by Betsy Herbert
published in the Santa Cruz Sentinel on 4/21/12
It’s not all gloom and doom for the Pacific Coast salmon, whose plight has become a crisis. More than 650 scientists, students, land managers and policymakers attended the 30th annual Salmonid Restoration Conference in Davis April 4 -7 to share their work and ideas about restoring watersheds to bring back the salmon (www.calsalmon.org).
Sixty years ago, coho salmon returned from the ocean by the thousands to spawn in the San Lorenzo River, the largest watershed within Santa Cruz County. Today, it is noteworthy if even one coho returns to the river. In 2005, central coast coho salmon were listed as “endangered” under the federal Endangered Species Act, and steelhead have been listed as “threatened” since 1997. Throughout the state, habitat loss, water diversions, logging, fish hatcheries and dams have all contributed to the problem.
What to do about it? A series of conference keynote speakers made their impassioned pleas. “Get to Alaska, where salmon are still abundant” said Xanthippe Augerot, author of the Atlas of Pacific Salmon. She said that witnessing healthy salmon runs enables us to see beyond the “scarcity mindset.”
“Give salmon half a chance and they will come back,” said Assemblyman Jared Huffman, from Marin County. Huffman previously served on the board of Marin Municipal Water District during its ten-year effort with the state to protect coho salmon. As it turned out, the water district “gave up 15% of its water for the salmon,” he said, and the water district’s habitat restoration plan for salmon is “now a model for the rest of the state.”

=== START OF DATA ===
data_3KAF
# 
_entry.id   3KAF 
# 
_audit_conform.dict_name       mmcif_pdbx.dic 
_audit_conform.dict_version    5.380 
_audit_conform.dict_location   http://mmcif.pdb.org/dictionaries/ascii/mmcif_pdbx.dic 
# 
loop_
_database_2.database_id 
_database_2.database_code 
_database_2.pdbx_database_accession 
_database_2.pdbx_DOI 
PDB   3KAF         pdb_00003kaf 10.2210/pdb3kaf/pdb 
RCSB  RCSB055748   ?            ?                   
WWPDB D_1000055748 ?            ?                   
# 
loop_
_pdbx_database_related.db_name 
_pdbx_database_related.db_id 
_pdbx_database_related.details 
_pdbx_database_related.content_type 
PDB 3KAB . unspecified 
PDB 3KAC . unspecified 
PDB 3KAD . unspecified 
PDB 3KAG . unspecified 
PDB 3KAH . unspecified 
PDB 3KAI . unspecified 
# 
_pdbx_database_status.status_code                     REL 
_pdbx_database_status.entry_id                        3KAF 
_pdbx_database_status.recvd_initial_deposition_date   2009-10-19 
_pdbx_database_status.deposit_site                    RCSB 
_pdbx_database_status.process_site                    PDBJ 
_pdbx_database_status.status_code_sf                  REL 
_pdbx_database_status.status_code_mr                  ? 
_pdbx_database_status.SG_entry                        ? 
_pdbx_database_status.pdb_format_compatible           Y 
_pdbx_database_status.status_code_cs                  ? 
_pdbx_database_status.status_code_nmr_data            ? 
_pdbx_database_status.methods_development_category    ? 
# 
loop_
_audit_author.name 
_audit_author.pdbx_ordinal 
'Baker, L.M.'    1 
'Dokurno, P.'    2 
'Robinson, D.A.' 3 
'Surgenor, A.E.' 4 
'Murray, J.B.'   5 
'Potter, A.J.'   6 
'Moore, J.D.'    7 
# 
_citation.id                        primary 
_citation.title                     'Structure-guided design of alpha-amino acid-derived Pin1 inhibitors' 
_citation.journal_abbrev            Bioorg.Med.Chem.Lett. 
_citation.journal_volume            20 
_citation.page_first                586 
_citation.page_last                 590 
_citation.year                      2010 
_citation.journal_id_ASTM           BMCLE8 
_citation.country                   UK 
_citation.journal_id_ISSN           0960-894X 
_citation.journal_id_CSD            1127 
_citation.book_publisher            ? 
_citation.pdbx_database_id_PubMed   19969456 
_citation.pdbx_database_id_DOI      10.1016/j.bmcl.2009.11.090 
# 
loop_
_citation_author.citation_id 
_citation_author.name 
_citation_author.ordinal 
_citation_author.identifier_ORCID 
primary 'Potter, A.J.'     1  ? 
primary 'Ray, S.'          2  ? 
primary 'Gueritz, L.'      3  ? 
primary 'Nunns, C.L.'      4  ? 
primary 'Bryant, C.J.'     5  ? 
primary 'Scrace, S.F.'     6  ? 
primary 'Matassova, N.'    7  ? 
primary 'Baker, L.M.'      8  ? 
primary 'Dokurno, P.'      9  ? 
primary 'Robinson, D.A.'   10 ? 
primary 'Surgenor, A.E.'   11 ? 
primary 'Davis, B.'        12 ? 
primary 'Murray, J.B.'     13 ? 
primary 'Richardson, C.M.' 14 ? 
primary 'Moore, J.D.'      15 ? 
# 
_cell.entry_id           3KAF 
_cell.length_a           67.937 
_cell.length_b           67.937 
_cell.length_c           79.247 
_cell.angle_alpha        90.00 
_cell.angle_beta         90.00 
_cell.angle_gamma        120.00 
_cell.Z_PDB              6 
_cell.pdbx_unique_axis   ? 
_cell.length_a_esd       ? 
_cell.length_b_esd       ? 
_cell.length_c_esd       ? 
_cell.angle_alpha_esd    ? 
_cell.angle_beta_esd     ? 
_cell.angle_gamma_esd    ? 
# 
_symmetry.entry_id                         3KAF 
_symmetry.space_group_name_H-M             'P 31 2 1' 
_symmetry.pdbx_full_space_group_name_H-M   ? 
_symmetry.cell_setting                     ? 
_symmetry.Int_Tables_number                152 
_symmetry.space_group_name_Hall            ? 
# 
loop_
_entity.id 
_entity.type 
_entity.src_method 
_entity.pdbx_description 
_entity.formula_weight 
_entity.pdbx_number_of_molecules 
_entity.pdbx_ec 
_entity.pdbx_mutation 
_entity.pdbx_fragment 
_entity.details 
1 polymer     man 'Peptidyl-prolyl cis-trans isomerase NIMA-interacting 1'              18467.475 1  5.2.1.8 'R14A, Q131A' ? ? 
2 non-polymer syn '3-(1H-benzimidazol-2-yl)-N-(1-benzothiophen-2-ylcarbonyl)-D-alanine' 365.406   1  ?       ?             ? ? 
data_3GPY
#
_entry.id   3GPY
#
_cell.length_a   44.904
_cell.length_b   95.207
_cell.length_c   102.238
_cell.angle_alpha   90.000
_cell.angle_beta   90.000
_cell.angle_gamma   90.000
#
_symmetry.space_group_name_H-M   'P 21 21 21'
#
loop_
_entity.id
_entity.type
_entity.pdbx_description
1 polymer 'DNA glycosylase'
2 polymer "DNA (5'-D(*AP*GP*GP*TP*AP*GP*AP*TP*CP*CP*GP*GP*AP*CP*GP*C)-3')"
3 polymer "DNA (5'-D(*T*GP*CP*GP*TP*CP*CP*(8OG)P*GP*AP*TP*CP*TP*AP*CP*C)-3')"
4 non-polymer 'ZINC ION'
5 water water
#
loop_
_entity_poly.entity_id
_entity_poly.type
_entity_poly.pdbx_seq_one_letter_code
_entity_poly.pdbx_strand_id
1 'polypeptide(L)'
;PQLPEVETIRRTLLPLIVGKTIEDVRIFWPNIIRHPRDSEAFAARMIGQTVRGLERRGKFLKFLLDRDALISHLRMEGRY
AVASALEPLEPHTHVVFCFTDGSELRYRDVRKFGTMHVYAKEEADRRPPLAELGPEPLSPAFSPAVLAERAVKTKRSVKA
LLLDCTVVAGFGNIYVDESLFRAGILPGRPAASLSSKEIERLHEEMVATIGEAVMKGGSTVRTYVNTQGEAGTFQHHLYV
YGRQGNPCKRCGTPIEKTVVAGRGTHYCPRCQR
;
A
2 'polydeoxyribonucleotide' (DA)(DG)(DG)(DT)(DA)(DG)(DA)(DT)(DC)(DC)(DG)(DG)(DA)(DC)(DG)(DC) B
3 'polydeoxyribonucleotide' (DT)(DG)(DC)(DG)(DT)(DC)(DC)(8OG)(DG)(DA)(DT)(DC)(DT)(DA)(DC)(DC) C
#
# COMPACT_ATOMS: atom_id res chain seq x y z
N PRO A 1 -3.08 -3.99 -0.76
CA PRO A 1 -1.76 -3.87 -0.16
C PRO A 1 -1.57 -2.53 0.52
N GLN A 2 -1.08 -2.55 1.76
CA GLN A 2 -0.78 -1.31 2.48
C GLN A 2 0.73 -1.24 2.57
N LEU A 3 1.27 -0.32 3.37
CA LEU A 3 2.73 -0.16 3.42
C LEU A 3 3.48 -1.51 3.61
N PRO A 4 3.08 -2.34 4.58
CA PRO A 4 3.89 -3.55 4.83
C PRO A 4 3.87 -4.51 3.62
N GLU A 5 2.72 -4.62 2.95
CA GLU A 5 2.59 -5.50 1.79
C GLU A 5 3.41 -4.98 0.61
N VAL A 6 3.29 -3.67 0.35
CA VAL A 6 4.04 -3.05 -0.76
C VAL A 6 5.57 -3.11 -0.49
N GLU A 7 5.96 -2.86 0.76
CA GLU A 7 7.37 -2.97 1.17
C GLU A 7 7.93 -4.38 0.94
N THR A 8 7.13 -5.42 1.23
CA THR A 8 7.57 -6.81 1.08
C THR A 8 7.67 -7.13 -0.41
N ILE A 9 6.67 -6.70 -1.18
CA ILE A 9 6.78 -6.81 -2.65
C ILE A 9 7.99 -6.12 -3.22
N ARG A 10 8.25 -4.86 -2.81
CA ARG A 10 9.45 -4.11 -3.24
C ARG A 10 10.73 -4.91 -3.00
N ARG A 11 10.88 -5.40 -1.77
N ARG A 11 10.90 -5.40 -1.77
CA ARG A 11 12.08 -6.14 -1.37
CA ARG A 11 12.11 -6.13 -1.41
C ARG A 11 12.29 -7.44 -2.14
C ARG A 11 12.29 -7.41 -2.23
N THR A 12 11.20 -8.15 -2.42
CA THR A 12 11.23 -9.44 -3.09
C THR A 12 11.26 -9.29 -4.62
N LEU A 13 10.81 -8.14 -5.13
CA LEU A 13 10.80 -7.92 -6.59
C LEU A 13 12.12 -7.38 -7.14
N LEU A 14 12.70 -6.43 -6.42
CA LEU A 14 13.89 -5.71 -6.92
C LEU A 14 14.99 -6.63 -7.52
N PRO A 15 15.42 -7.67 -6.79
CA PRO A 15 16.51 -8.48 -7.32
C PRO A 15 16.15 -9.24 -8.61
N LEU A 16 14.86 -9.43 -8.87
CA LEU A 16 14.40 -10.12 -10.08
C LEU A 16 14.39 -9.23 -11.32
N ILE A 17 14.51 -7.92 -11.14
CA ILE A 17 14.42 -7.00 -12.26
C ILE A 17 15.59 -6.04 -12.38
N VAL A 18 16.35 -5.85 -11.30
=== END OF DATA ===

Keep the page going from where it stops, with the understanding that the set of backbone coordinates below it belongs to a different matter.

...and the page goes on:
Jim Lichatowich, author of the book Salmon without Rivers advised, “We need to dispel the 130-year old myth that we can return salmon to healthy levels by focusing on fish hatcheries instead of habitat restoration…the need for habitat restoration is real.”
Chuck Bonham, newly appointed Director of California Department of Fish and Game (CDFG) and previous California Director of Trout Unlimited, said that after six months in his new job he has “learned how hard it is,” given budget cuts and controversies. On the other hand, he has come to appreciate “how cool our mission is--to manage California’s diverse fish, wildlife, and plant resources, and the habitats upon which they depend, for their ecological values and for their use and enjoyment by the public.”
Bonham’s vision for CDFG is that it “will be the agency that presides over the recovery of the salmon rather than their demise.” One of the first things Bonham did on the job was to connect with all of his staff, who work scattered throughout the state, and he found them “totally committed to salmon.” He has since formed a team “to create a salmon return strategy that will allow any reader to understand how this will happen.”
John Laird, Secretary of California Natural Resources Agency, and Bonham’s boss, described his intent to solve the complex problems of “Managing the Delta for Fish and People.” Clearly, Secretary Laird, a former Assemblyman from Santa Cruz County, has tackled one of the state’s most thorny environmental issues.
While the speakers inspired, the conference workshops and technical sessions shared hands-on, practical methods of restoring salmon habitat, and the latest scientific research in biological, physical, and environmental stressors that affect salmon recovery.
Several sessions highlighted work in Santa Cruz County. A presentation entitled “Bowling for Coho” described an inter-agency project in Davenport. Large logs were anchored in San Vicente Creek to form pools and cover for coho salmon. Historically, the stream had been altered into a straight channel, like a bowling alley, allowing storm water to wash out critical fish habitat.